# Expression for Integer as Product of Primes is Unique/Proof 1

## Theorem

Let $n$ be an integer such that $n > 1$.

Then the expression for $n$ as the product of one or more primes is unique up to the order in which they appear.

## Proof

Aiming for a contradiction, suppose the supposition false.

That is, suppose there is at least one positive integer that can be expressed in more than one way as a product of primes.

Let the smallest of these be $m$.

Thus:

- $m = p_1 p_2 \cdots p_r = q_1 q_2 \cdots q_s$

where all of $p_1, \ldots p_r, q_1, \ldots q_s$ are prime.

By definition, $m$ is not itself prime.

Therefore:

- $r, s \ge 2$

Let us arrange that the primes which compose $m$ are in order of size:

- $p_1 \le p_2 \le \dots \le p_r$

and:

- $q_1 \le q_2 \le \dots \le q_s$

Let us arrange that $p_1 \le q_1$.

Suppose $p_1 = q_1$.

Then:

- $\dfrac m {p_1} = p_2 p_3 \cdots p_r = q_2 q_3 \cdots q_s = \dfrac m {q_1}$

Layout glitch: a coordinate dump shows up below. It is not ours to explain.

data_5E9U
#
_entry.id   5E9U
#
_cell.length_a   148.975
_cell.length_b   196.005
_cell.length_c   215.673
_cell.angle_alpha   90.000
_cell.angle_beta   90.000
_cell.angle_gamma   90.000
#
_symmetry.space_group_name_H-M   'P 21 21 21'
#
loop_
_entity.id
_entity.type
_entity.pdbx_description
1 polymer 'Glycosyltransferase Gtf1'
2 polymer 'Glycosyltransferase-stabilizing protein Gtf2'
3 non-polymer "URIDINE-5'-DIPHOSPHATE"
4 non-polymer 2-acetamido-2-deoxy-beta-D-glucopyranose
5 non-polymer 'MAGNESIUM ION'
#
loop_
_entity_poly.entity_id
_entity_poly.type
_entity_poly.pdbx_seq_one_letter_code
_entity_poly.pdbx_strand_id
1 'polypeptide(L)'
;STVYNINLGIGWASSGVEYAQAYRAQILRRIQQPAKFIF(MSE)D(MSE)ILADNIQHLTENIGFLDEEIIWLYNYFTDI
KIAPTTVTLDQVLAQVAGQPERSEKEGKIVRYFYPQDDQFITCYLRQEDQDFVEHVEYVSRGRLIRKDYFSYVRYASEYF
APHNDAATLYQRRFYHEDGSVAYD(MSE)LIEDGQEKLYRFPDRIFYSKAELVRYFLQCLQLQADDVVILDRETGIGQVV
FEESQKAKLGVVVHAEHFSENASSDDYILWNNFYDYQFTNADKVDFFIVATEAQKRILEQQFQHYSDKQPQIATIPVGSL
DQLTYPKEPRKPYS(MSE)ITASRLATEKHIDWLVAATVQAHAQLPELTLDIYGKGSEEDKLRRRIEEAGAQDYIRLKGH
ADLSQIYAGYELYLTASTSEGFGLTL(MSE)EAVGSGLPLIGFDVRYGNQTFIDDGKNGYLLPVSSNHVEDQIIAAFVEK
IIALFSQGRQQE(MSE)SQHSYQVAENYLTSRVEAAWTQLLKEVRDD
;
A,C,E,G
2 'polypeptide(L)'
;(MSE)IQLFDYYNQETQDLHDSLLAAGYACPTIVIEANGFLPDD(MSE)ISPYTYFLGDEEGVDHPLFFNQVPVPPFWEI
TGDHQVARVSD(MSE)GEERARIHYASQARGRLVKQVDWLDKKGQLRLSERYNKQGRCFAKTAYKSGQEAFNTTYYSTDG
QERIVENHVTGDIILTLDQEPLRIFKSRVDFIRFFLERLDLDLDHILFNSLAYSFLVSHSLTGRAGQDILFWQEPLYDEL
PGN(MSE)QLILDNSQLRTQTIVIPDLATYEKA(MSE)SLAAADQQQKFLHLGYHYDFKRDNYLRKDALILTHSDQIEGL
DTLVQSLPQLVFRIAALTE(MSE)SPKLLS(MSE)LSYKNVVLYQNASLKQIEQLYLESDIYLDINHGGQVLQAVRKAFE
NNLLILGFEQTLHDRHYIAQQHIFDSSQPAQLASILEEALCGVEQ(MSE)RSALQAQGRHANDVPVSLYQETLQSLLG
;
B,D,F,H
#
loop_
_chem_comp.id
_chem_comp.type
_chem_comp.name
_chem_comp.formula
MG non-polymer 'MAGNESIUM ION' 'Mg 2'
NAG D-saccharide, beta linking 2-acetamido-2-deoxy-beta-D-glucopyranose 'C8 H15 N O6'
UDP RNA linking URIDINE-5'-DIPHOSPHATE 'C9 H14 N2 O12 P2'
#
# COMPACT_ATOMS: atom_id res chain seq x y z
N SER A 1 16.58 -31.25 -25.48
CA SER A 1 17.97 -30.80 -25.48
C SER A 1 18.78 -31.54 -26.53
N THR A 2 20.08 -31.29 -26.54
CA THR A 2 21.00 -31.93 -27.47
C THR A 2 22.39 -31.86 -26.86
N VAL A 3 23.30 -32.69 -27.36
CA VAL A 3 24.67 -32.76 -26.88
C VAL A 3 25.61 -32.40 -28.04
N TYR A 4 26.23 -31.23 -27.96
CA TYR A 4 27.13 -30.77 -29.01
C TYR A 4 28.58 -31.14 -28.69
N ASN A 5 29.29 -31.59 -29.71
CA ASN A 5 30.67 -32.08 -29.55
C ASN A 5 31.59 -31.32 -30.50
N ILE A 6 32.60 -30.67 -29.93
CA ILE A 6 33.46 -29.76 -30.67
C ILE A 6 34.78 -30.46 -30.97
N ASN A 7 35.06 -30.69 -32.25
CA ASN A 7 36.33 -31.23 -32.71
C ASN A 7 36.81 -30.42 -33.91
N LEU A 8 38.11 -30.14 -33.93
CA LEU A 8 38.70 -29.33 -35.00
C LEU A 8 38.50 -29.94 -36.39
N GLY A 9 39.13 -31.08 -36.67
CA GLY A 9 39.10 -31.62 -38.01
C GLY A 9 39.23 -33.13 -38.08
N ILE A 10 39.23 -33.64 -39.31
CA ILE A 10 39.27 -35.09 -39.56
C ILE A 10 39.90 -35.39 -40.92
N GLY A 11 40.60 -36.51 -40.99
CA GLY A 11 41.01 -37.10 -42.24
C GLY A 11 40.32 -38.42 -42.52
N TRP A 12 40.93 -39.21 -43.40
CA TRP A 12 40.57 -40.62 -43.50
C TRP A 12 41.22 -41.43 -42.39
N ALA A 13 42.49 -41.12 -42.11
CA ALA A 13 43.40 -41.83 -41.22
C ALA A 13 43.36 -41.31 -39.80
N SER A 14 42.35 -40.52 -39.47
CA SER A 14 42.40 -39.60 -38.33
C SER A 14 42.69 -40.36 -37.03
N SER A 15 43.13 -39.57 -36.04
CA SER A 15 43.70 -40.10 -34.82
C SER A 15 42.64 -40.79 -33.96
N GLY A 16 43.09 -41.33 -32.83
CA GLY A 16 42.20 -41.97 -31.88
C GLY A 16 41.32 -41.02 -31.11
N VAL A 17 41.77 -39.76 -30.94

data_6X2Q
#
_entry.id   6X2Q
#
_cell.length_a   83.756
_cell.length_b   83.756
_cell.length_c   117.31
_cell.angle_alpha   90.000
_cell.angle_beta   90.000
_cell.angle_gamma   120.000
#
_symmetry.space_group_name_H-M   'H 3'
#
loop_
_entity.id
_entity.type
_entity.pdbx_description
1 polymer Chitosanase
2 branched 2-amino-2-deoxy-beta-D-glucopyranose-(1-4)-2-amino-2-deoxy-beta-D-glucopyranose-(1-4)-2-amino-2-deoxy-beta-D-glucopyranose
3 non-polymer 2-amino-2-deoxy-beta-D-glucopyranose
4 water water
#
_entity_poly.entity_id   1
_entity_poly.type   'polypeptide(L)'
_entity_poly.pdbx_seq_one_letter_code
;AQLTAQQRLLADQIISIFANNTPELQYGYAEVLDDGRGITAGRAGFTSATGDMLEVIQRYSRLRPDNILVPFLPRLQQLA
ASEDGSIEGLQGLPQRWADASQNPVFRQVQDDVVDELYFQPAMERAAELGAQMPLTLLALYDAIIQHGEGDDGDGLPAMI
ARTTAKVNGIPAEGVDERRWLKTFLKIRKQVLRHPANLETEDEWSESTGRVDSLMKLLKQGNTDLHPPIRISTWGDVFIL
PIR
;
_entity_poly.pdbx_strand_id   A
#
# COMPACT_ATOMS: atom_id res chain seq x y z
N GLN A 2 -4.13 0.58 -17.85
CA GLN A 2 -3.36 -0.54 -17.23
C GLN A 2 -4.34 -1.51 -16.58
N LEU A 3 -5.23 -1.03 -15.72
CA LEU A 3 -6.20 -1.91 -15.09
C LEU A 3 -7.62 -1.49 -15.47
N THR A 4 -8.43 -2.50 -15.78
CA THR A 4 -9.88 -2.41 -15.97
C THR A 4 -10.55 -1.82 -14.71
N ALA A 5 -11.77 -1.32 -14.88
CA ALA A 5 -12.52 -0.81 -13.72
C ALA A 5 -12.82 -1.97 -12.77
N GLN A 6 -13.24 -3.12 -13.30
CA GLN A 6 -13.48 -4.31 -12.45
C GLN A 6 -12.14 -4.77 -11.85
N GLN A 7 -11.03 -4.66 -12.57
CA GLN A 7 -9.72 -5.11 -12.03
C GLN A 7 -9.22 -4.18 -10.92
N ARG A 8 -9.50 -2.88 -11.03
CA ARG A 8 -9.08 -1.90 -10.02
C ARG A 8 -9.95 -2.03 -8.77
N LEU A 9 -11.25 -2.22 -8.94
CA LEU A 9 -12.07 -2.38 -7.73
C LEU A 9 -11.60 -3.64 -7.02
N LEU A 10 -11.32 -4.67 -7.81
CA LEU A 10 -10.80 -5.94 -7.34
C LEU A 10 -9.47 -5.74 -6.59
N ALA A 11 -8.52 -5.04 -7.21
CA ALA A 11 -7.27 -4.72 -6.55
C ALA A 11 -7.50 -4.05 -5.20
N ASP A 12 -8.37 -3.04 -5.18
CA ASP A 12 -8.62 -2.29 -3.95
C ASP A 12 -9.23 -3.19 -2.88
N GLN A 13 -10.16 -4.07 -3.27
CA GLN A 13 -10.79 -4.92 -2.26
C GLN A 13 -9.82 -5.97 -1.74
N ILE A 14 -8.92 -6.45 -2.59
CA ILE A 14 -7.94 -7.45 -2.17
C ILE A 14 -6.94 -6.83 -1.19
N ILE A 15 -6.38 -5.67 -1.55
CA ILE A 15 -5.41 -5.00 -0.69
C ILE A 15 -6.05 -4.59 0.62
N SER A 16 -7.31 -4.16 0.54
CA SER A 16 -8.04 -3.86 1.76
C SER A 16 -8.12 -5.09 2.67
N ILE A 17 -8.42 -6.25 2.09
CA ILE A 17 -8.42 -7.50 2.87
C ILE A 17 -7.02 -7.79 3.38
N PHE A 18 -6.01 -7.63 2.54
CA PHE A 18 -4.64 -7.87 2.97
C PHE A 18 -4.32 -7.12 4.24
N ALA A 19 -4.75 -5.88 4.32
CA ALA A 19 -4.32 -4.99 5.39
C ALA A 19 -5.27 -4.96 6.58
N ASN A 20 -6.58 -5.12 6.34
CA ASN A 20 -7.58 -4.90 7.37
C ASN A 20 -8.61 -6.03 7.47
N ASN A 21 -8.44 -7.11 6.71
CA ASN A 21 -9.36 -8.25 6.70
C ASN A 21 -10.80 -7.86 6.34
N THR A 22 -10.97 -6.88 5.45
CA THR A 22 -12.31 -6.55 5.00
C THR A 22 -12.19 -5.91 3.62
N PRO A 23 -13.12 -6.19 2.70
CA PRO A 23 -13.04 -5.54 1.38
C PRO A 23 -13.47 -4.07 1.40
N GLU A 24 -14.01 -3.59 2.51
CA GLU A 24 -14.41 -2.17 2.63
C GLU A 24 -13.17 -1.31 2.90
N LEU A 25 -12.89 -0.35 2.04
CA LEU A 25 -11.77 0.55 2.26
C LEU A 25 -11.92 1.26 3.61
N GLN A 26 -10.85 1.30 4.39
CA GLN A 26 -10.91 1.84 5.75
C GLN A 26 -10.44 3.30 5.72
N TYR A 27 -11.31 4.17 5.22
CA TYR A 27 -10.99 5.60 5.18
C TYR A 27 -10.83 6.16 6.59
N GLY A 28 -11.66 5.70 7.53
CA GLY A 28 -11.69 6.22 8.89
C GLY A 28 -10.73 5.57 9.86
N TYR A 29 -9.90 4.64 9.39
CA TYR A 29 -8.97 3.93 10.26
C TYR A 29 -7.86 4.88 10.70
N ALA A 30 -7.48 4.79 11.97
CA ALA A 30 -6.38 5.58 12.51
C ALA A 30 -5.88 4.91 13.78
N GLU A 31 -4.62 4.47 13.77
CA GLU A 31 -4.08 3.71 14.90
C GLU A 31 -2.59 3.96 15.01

But then we have the positive integer $\dfrac m {p_1}$ being expressible in two different ways.

This contradicts the fact that $m$ is the smallest positive integer that can be so expressed.

Therefore:

- $p_1 \ne q_1 \implies p_1 < q_1 \implies p_1 < q_2, q_3, \ldots, q_s$

as we arranged them in order.

From Prime not Divisor implies Coprime:

- $1 < p_1 < q_j: 1 < j < s \implies p_1 \nmid q_j$

But:

- $p_1 \divides m \implies p_1 \divides q_1 q_2 \ldots q_s$

where $\divides$ denotes divisibility.

Thus from Euclid's Lemma for Prime Divisors:

- $\exists j: 1 \le j \le s: p_1 \divides q_j$

But $q_j$ was supposed to be a prime.

This is a contradiction.

Hence, by Proof by Contradiction, the supposition was false.

$\blacksquare$

## Sources

- 1978: Thomas A. Whitelaw:
*An Introduction to Abstract Algebra*... (previous) ... (next): $\S 13.2$: The fundamental theorem of arithmetic - 1979: G.H. Hardy and E.M. Wright:
*An Introduction to the Theory of Numbers*(5th ed.) ... (previous) ... (next): $\text I$: The Series of Primes: $1.3$ Statement of the fundamental theorem of arithmetic